The EHCY program also has a long history of bipartisan support: it has received varying levels of funding increases regardless of which party controlled one or both chambers of Congress. The amendment to the American Rescue Plan Act in 2021 that dedicated $800 million to the identification and support of children and youth experiencing homelessness was bipartisan, supported by four Republicans and two Democrats. Nevertheless, the EHCY program also has suffered from being extremely small relative to the need, and it is not as well known or understood as larger federal education programs. Yet without the protections of the McKinney-Vento Act, some of our nation’s most vulnerable students would not have the most basic access to education. Without such access, these students cannot benefit from any of the other federal, state, or local education investments – leaving them without a true opportunity to thrive.
To increase dedicated support for students experiencing homelessness across all school districts, we recommend:
- Increasing federal funding for the EHCY program to at least $800 million. An appropriation of $800 million, less than 2% of the total federal K-12 education budget, would sustain the level of support provided to students experiencing homelessness that has been provided through the American Rescue Plan, while increasing the number of EHCY subgrants to reach at least half of all school districts nationwide.
- Allowing EHCY funds to be used as flexibly as the $800 million provided through the American Rescue Plan Act (American Rescue Plan Homeless Children and Youth, ARP-HCY funds). The U.S. Department of Education (ED) has provided considerably more flexibility in the use of ARP-HCY funds than is allowed for the use of EHCY program funds. The additional uses include innovative efforts to increase identification of and support for students experiencing homelessness. This flexibility should be applied to annual EHCY funds, and state and local educational agencies should be discouraged from imposing restrictions of their own that ultimately prevent funds from meeting the unique needs of students experiencing homelessness.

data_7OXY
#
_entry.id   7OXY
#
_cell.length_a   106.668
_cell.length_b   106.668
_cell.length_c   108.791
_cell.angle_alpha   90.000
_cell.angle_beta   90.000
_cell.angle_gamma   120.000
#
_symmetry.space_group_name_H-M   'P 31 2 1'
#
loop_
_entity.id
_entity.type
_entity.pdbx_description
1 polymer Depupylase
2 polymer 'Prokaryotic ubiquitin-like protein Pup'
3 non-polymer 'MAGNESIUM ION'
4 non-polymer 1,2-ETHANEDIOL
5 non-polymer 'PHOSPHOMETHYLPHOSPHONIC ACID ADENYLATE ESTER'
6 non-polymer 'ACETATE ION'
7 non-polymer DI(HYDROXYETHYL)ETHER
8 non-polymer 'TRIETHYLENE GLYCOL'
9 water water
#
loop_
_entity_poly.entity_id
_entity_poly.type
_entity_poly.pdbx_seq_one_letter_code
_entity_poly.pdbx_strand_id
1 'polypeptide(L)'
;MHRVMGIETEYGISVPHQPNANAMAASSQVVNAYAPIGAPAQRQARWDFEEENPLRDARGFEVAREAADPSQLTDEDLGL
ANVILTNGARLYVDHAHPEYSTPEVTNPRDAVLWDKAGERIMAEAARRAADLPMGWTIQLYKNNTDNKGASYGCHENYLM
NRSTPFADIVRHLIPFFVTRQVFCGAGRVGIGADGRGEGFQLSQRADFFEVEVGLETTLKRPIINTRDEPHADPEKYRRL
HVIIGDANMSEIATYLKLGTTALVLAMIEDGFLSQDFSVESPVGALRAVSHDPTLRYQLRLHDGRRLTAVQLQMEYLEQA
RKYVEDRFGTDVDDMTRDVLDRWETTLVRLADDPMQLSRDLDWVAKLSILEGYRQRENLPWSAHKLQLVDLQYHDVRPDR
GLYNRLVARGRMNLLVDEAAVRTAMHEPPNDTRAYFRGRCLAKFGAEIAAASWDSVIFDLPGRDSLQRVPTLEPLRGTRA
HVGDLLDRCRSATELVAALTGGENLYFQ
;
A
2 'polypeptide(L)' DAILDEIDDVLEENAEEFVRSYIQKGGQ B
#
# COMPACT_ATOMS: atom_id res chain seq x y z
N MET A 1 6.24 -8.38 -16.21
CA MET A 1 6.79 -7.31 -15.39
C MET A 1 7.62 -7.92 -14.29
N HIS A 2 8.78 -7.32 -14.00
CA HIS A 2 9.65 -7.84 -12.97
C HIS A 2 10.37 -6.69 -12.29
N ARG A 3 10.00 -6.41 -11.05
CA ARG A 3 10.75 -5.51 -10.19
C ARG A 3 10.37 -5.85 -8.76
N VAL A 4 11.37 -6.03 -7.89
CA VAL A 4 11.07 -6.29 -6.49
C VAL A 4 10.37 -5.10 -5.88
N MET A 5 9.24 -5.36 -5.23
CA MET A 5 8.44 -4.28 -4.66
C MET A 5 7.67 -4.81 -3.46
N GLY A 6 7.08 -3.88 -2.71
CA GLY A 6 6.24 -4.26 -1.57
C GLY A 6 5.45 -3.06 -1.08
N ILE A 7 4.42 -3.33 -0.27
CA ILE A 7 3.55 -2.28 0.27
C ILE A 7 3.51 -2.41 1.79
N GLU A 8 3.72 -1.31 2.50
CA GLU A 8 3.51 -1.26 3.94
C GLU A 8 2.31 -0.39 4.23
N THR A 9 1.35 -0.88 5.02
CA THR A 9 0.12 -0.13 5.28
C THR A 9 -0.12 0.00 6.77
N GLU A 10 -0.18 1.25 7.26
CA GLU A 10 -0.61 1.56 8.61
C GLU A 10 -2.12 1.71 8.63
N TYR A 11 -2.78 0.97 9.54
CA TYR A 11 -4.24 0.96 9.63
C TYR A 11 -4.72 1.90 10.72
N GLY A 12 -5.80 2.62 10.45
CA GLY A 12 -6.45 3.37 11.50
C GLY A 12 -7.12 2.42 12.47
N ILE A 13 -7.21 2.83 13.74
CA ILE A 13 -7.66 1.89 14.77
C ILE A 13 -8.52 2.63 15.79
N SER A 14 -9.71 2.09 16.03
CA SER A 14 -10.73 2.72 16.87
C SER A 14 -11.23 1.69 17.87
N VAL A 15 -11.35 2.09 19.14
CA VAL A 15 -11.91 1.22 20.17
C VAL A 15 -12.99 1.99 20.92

- Improving federal and state oversight of Title I Part A funding. Under current law, school districts that receive Title I Part A funds are required to reserve “such sums as may be necessary” to provide educationally-related support services to children and youth experiencing homelessness. Yet too often, these funds are not reserved at all, are reserved in inadequate amounts, or are reserved but not utilized. School district homeless liaisons may not be involved in decisions about the amount of funding reserved or how it is used. The FY2023 final appropriations legislation directed the U.S. Department of Education (ED) to provide more training and oversight on the use of Title I Part A for students experiencing homelessness. We urge ED and state education agencies to robustly monitor the Title I Part A homeless reservation requirements, and make the funding amounts reserved transparent to the public.
- Allocating state funding to match or expand federal EHCY funds. To date, very few states have contributed any state funding to support students experiencing homelessness. Only Washington state has appropriated funds for a comprehensive state program to supplement federal funds and create strong ties to housing programs, with demonstrable results. State legislatures should invest in expanding the reach and impact of federal EHCY funds with dedicated state investment.